On the Steelers: Offense provides a glimpse of promise

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Lost in all the losses, lost in all the turnovers on and off the field and the "total panic mode" they've now been in for a month, is a glimmer of hope for the Steelers.

It can be found in their offense, which had to dig itself out of a hole not of its own doing from the start of the season. The Steelers offense started the regular season without two key components -- 2012 team MVP Heath Miller and the halfback they planned to rebuild the ground game around, rookie Le'Veon Bell.

Then, on the first series of the first game, they lost three-time Pro Bowl center Maurkice Pouncey to an injury.

It should have been no surprise that they stutter-stepped out of the gate. But lately, they've shown signs they can be a competent offense and maybe more than that.

Miller and Bell returned and are working back into full-time play, and the passing game has kicked into high gear. Ben Roethlisberger, Antonio Brown and others are setting a blistering pace in the passing game that will shatter many team records if it continues.

Roethlisberger has passed for 789 yards the past two games, the most he has accumulated in consecutive weeks. He's on pace for nearly 5,000 yards passing (his team record is 4,328). Brown, with 32 receptions for 412 yards, is well on pace to snap Hines Ward's dual records of 112 receptions and 1,398 yards. Even No. 3 receiver Jerricho Cotchery is nearly on pace to reach 1,000 yards with 248 after four games.

If Bell and the running game can round into shape, the Steelers might find the kind of offense they planned.

"We all understand how good we can be and how we can affect the outcome of ballgames, and that's what we have to do," Brown said.

"We're starting to click real [well]," said guard David DeCastro. "We have been improving after a rough start. I agree we're starting to get some pieces back and all pieces we have are melting together.

"We have to get it going --now."

Roethlisberger understands some of those passing statistics are a reflection of his team falling behind early and trying to catch up. The Steelers have not had a lead in the second half this season.

"You always look at some of these quarterbacks who put up huge numbers," Roethlisberger noted. "It's usually because their team is losing and they're trying to play catch-up at the end of the game. To me, I'd rather be a guy who has lower numbers because we're winning.

"That being said, I think it shows potential, the potential is there for us to be a dynamic passing offense."

They must solve three things before they can do that. They need to improve their performance at left tackle, get the NFL's 31st-rated running game untracked with Bell and cut down on the turnovers.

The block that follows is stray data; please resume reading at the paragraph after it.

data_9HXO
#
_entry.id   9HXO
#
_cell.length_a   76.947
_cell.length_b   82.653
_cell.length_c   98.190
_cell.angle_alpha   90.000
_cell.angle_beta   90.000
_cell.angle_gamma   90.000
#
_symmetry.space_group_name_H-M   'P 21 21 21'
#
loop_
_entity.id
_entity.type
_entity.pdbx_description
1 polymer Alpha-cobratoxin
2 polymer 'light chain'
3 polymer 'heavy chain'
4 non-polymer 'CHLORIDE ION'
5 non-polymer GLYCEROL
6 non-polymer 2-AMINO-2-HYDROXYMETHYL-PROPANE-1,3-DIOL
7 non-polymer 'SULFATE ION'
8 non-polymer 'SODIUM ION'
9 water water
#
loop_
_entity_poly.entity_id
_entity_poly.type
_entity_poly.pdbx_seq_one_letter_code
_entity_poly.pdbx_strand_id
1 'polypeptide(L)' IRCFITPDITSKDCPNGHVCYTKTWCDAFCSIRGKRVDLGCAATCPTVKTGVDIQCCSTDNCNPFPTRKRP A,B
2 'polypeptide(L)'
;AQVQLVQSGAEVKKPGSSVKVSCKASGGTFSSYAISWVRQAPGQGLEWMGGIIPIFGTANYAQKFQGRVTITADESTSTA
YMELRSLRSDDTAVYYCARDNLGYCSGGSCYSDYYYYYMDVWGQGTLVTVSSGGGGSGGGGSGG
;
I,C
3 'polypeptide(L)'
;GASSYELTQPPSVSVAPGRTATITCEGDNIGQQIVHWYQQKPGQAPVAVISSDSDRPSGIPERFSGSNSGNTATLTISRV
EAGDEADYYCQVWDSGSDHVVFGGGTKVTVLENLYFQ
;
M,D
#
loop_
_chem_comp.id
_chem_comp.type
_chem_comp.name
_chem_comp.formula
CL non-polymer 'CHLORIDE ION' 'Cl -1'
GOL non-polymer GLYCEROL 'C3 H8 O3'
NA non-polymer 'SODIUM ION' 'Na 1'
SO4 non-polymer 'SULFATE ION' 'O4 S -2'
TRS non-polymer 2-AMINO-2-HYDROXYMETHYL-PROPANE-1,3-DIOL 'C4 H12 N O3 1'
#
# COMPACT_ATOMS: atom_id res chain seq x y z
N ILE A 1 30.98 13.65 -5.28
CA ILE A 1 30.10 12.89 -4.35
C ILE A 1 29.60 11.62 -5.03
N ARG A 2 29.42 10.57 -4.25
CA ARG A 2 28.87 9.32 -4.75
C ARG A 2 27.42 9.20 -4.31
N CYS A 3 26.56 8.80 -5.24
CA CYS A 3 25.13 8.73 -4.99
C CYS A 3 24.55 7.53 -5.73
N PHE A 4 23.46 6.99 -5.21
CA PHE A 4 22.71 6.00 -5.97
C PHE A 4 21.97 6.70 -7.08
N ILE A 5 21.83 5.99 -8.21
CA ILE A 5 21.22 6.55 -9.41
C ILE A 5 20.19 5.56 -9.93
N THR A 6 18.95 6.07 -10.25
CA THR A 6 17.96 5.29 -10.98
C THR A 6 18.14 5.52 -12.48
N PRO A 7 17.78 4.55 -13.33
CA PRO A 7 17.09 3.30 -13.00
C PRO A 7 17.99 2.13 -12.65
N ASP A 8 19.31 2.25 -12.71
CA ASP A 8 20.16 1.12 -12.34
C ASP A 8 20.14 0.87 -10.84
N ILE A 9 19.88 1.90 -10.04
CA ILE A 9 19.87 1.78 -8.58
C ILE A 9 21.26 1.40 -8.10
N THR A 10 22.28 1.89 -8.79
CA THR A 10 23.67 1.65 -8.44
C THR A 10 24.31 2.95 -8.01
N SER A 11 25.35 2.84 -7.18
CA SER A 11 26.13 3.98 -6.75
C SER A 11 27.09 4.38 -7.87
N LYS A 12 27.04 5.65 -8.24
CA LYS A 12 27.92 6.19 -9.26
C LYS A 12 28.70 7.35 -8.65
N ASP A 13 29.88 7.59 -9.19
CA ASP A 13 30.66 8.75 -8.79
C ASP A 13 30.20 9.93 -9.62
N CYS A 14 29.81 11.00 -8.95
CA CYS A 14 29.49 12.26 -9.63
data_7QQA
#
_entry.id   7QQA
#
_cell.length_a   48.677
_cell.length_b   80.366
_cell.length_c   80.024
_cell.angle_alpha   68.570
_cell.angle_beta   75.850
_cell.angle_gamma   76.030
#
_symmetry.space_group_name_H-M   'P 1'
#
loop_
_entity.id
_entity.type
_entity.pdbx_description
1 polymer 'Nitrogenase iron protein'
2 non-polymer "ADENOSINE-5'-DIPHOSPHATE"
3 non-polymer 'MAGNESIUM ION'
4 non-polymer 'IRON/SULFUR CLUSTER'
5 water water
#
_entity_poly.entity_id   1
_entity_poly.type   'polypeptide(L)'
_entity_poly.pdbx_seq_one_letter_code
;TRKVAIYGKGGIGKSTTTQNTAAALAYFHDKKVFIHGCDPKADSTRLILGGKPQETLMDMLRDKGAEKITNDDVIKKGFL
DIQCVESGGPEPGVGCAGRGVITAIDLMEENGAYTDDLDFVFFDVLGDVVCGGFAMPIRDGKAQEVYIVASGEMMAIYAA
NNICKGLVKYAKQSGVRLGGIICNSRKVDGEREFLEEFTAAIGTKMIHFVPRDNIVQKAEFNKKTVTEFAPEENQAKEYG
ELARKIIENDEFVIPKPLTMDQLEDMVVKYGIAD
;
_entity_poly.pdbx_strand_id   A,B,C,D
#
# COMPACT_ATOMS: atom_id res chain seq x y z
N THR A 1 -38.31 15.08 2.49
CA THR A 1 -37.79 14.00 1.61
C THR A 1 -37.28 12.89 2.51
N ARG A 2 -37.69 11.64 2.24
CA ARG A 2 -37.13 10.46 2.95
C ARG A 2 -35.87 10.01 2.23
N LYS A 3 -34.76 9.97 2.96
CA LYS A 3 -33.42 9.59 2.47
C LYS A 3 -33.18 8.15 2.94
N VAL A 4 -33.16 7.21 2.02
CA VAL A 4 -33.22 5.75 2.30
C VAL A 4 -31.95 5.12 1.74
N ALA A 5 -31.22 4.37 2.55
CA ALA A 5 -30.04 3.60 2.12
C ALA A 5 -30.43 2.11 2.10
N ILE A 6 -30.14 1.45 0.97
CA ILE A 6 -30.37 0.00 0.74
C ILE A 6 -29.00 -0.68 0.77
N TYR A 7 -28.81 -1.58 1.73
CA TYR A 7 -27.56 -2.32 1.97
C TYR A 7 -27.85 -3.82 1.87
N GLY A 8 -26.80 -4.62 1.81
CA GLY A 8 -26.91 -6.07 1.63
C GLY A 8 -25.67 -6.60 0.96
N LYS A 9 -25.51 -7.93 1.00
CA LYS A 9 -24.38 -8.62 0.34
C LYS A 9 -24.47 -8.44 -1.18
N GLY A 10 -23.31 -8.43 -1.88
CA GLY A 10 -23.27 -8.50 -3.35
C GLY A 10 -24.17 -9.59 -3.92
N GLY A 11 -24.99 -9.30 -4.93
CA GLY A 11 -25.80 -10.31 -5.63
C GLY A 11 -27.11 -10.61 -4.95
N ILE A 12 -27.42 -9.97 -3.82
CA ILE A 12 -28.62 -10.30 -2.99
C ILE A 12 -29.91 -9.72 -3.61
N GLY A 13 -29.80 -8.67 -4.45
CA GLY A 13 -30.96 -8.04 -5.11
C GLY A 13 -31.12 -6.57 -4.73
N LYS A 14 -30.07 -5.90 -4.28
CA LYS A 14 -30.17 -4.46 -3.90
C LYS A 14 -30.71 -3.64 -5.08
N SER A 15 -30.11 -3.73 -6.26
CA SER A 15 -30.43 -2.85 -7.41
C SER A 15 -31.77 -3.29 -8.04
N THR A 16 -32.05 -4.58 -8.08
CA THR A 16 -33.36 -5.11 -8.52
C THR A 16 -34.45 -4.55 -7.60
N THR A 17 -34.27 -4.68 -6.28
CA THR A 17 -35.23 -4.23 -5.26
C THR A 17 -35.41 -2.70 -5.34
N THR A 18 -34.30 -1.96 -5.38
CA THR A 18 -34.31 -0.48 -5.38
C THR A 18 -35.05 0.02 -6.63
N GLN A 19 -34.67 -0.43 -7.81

"I think it can spike up, we can be as good as we want to be," Brown said. "We just have to find a way to protect the ball, which will give us a better chance to win."

Because their play on defense has not been close to their standard, an improved offense might have to carry them to that first victory, and maybe beyond.

"I won't say pick the team up and carry it, but we're starting to do our job now," Cotchery said. "We're starting to move the ball and score points. It's starting to get to that. You saw flashes of the running game over in London, moving the ball. It's getting to the point where you see more consistency."

Bell, in his first game, ran 16 times for 57 yards in that 34-27 loss to the Minnesota Vikings and had the Steelers' only two rushing touchdowns of the season. He also caught four passes for another 27 yards.

They remain intrigued with what they can accomplish if Bell ignites their running game to go with their strong passing attack.

"To me, our best offense is being balanced," Roethlisberger said. "It's not running the ball on first and second down and throwing on third. It's mixing things in, throwing screens -- Le'Veon did great in the screen game the other night, the check-downs, he did a good job. We can use him in more ways than just one."

Another call-back

Will Allen could not get his No. 26 jersey again -- "I didn't even try," he said -- but he did get his old job back with the Steelers, as backup safety and special teams player.

Returning to the Steelers has become popular these days.

"It seems that everybody leaves here and comes back at some point," said Allen, who will wear No. 20 because Bell has his old number. "I'm just very thankful."

Allen is the second Steelers defender to be re-signed this week, after linebacker Stevenson Sylvester, and third this season, counting the return of cornerback William Gay.

Halfback Jonathan Dwyer was released before the season, then re-signed after the first game.

Allen played the previous three seasons for the Steelers and started seven games in 2012 for an injured Troy Polamalu. He signed as an unrestricted free agent with the Dallas Cowboys, where he started two games this season. The Cowboys released him this week after their 51-48 loss Sunday to Denver in which Allen was penalized for holding, nullifying a 60-yard kickoff return.

"It was a good opportunity," Allen said. "Obviously, the opportunity is no longer there and they let me go."

The Steelers, who will pay Allen $630,000 the rest of the way, found out they could not win without him, as the joke might go.

"It's a winning tradition around here," Allen said. "That's what's expected. It's just time to turn that [losing] around, make some changes and get some wins."

The Steelers waived injured safety DaMon Cromartie-Smith to make room for Allen on their 53-man roster.


Ed Bouchette: ebouchette@post-gazette.com and Twitter @EdBouchette. First Published October 10, 2013 8:00 PM

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